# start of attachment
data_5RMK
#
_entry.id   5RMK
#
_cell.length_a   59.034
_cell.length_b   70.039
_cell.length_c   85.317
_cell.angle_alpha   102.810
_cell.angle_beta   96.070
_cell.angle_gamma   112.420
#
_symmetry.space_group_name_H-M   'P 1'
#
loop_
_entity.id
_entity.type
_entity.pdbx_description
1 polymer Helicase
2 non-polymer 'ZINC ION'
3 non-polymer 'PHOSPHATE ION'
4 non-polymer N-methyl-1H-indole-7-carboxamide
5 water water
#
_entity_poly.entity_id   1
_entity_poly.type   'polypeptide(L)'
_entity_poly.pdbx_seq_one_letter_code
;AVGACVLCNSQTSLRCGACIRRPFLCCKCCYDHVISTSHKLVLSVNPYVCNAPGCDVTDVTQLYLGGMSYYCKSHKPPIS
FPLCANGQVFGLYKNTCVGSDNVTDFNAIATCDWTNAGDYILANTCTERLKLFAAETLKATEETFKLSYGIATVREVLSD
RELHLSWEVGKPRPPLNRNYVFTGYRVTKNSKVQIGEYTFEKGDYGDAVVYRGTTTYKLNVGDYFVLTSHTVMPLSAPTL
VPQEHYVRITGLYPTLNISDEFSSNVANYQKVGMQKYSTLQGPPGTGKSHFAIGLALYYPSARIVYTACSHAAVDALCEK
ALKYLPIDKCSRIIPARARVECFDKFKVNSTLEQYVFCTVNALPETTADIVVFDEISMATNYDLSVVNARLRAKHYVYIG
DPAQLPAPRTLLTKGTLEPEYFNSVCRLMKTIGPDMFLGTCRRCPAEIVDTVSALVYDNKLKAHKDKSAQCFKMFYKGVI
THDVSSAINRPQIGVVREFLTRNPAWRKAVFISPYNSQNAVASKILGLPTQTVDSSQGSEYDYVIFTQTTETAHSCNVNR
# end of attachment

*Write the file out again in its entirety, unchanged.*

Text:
data_5RMK
#
_entry.id   5RMK
#
_cell.length_a   59.034
_cell.length_b   70.039
_cell.length_c   85.317
_cell.angle_alpha   102.810
_cell.angle_beta   96.070
_cell.angle_gamma   112.420
#
_symmetry.space_group_name_H-M   'P 1'
#
loop_
_entity.id
_entity.type
_entity.pdbx_description
1 polymer Helicase
2 non-polymer 'ZINC ION'
3 non-polymer 'PHOSPHATE ION'
4 non-polymer N-methyl-1H-indole-7-carboxamide
5 water water
#
_entity_poly.entity_id   1
_entity_poly.type   'polypeptide(L)'
_entity_poly.pdbx_seq_one_letter_code
;AVGACVLCNSQTSLRCGACIRRPFLCCKCCYDHVISTSHKLVLSVNPYVCNAPGCDVTDVTQLYLGGMSYYCKSHKPPIS
FPLCANGQVFGLYKNTCVGSDNVTDFNAIATCDWTNAGDYILANTCTERLKLFAAETLKATEETFKLSYGIATVREVLSD
RELHLSWEVGKPRPPLNRNYVFTGYRVTKNSKVQIGEYTFEKGDYGDAVVYRGTTTYKLNVGDYFVLTSHTVMPLSAPTL
VPQEHYVRITGLYPTLNISDEFSSNVANYQKVGMQKYSTLQGPPGTGKSHFAIGLALYYPSARIVYTACSHAAVDALCEK
ALKYLPIDKCSRIIPARARVECFDKFKVNSTLEQYVFCTVNALPETTADIVVFDEISMATNYDLSVVNARLRAKHYVYIG
DPAQLPAPRTLLTKGTLEPEYFNSVCRLMKTIGPDMFLGTCRRCPAEIVDTVSALVYDNKLKAHKDKSAQCFKMFYKGVI
THDVSSAINRPQIGVVREFLTRNPAWRKAVFISPYNSQNAVASKILGLPTQTVDSSQGSEYDYVIFTQTTETAHSCNVNR